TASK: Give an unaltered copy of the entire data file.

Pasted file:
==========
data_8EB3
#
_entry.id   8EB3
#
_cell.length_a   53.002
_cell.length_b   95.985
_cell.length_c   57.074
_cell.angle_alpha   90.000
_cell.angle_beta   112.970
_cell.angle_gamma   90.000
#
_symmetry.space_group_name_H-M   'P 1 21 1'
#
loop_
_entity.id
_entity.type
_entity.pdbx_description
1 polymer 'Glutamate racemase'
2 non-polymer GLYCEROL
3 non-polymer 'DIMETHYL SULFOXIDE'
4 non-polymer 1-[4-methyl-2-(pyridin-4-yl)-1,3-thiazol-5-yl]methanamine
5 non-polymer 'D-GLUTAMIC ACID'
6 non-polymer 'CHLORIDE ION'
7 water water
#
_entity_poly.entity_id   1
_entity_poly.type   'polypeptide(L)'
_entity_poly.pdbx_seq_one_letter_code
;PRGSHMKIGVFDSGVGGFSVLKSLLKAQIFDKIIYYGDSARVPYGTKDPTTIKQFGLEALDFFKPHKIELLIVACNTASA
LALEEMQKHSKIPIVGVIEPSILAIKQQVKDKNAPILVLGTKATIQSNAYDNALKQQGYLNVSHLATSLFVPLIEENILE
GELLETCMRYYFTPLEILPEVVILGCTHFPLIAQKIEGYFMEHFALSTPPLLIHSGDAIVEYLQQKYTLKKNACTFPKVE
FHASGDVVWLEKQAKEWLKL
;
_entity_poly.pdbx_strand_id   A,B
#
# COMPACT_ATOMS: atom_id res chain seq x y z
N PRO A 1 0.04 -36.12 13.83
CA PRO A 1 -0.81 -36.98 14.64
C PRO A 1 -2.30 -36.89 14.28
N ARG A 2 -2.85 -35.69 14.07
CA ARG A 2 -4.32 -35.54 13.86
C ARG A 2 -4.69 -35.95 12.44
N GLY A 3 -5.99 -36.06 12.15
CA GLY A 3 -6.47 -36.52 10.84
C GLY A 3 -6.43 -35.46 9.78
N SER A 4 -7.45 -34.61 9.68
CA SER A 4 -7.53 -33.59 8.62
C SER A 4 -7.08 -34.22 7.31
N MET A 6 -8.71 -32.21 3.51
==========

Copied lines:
data_8EB3
#
_entry.id   8EB3
#
_cell.length_a   53.002
_cell.length_b   95.985
_cell.length_c   57.074
_cell.angle_alpha   90.000
_cell.angle_beta   112.970
_cell.angle_gamma   90.000
#
_symmetry.space_group_name_H-M   'P 1 21 1'
#
loop_
_entity.id
_entity.type
_entity.pdbx_description
1 polymer 'Glutamate racemase'
2 non-polymer GLYCEROL
3 non-polymer 'DIMETHYL SULFOXIDE'
4 non-polymer 1-[4-methyl-2-(pyridin-4-yl)-1,3-thiazol-5-yl]methanamine
5 non-polymer 'D-GLUTAMIC ACID'
6 non-polymer 'CHLORIDE ION'
7 water water
#
_entity_poly.entity_id   1
_entity_poly.type   'polypeptide(L)'
_entity_poly.pdbx_seq_one_letter_code
;PRGSHMKIGVFDSGVGGFSVLKSLLKAQIFDKIIYYGDSARVPYGTKDPTTIKQFGLEALDFFKPHKIELLIVACNTASA
LALEEMQKHSKIPIVGVIEPSILAIKQQVKDKNAPILVLGTKATIQSNAYDNALKQQGYLNVSHLATSLFVPLIEENILE
GELLETCMRYYFTPLEILPEVVILGCTHFPLIAQKIEGYFMEHFALSTPPLLIHSGDAIVEYLQQKYTLKKNACTFPKVE
FHASGDVVWLEKQAKEWLKL
;
_entity_poly.pdbx_strand_id   A,B
#
# COMPACT_ATOMS: atom_id res chain seq x y z
N PRO A 1 0.04 -36.12 13.83
CA PRO A 1 -0.81 -36.98 14.64
C PRO A 1 -2.30 -36.89 14.28
N ARG A 2 -2.85 -35.69 14.07
CA ARG A 2 -4.32 -35.54 13.86
C ARG A 2 -4.69 -35.95 12.44
N GLY A 3 -5.99 -36.06 12.15
CA GLY A 3 -6.47 -36.52 10.84
C GLY A 3 -6.43 -35.46 9.78
N SER A 4 -7.45 -34.61 9.68
CA SER A 4 -7.53 -33.59 8.62
C SER A 4 -7.08 -34.22 7.31
N MET A 6 -8.71 -32.21 3.51